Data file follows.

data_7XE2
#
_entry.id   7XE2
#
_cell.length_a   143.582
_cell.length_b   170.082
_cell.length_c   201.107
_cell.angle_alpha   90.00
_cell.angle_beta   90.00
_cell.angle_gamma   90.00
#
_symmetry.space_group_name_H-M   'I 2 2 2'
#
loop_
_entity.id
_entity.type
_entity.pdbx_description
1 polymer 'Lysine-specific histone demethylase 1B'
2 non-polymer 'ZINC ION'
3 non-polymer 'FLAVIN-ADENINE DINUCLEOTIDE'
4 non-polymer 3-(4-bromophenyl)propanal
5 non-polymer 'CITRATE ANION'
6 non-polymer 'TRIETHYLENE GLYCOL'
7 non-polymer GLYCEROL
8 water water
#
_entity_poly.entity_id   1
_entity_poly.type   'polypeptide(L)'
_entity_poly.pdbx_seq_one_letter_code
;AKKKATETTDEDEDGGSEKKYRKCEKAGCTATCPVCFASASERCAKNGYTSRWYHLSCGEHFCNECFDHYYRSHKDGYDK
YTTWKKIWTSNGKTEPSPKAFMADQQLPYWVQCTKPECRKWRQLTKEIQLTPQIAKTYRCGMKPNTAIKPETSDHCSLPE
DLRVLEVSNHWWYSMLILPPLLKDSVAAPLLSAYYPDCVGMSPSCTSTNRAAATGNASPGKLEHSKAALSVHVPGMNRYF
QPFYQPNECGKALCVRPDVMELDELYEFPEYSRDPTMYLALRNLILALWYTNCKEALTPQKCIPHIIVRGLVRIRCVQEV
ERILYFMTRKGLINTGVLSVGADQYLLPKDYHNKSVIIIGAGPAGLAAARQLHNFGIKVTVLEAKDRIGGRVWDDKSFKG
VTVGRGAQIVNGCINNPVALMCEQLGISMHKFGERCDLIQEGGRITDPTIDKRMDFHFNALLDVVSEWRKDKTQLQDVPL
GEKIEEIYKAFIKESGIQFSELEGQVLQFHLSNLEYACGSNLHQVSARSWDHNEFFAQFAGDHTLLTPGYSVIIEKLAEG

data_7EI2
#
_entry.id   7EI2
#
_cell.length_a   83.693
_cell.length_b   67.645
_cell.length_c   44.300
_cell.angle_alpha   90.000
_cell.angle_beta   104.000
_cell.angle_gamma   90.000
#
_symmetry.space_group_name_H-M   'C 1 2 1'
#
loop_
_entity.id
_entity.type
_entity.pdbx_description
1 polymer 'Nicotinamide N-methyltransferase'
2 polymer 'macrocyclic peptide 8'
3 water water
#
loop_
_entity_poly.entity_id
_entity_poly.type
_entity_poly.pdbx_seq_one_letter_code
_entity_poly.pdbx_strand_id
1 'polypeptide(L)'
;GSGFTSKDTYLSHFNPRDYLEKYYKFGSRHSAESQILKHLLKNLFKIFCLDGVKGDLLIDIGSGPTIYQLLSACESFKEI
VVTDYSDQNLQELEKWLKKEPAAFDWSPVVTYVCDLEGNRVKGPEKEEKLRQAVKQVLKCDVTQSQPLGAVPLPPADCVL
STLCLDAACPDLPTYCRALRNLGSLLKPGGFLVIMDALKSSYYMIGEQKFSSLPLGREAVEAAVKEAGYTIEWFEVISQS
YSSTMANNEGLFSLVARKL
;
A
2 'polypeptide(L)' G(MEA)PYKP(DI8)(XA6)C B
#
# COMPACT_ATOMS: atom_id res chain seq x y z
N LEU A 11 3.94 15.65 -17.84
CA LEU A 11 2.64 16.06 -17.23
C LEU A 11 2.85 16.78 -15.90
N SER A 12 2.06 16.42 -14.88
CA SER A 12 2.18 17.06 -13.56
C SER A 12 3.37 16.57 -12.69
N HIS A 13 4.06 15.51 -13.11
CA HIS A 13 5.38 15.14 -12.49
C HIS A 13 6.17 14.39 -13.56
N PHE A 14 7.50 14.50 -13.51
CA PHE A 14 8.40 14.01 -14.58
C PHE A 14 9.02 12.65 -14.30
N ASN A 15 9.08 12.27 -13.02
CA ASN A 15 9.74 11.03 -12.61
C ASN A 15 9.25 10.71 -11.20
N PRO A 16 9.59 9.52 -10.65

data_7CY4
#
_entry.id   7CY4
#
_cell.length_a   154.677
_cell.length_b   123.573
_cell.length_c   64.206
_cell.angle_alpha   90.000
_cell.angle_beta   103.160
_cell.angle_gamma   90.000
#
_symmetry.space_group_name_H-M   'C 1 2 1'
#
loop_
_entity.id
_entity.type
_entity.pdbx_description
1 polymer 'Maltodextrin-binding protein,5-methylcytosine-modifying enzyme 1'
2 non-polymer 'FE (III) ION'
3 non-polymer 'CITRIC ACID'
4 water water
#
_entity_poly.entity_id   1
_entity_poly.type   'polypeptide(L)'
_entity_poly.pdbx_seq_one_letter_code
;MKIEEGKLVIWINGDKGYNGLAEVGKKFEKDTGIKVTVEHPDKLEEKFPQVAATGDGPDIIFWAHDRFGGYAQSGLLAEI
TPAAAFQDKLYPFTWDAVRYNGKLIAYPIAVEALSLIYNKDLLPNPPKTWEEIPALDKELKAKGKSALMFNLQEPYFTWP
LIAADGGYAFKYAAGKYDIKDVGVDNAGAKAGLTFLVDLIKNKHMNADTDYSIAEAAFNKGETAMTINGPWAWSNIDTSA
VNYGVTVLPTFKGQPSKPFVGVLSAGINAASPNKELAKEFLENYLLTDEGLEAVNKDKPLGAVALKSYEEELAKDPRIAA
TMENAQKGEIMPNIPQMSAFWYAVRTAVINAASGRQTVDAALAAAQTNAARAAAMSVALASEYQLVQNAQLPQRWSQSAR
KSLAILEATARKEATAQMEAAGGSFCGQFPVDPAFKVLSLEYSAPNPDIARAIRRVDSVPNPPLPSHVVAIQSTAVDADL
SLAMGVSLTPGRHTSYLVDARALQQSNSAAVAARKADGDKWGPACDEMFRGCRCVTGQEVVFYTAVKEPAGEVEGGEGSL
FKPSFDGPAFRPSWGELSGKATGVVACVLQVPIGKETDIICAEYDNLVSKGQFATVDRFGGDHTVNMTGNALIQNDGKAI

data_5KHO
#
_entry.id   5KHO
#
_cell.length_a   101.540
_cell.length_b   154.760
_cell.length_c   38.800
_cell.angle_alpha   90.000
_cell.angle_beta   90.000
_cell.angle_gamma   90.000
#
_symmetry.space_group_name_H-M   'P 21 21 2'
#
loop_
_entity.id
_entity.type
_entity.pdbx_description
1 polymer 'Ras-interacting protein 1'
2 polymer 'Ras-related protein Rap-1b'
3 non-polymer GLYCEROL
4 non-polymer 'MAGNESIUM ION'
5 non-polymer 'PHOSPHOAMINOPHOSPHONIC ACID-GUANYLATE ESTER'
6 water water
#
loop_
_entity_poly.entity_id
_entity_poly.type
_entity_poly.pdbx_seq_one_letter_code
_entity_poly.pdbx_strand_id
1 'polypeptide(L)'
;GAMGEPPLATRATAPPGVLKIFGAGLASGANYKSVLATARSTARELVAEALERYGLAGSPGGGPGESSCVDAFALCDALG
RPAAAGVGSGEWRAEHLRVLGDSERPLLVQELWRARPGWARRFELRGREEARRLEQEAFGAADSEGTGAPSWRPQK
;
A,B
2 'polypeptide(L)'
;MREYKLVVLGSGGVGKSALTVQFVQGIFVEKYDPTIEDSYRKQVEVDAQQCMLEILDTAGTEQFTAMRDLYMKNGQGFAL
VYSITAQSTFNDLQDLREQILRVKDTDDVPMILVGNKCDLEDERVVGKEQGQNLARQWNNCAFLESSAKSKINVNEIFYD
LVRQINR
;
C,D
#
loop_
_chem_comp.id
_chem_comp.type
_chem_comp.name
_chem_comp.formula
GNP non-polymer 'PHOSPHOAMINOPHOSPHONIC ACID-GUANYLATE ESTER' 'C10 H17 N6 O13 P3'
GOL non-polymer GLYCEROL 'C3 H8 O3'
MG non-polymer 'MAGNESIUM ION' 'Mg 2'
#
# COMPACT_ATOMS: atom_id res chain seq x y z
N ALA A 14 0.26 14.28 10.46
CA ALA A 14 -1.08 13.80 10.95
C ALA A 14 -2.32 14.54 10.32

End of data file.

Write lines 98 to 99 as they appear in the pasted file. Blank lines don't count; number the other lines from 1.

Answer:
_cell.angle_gamma   90.000
#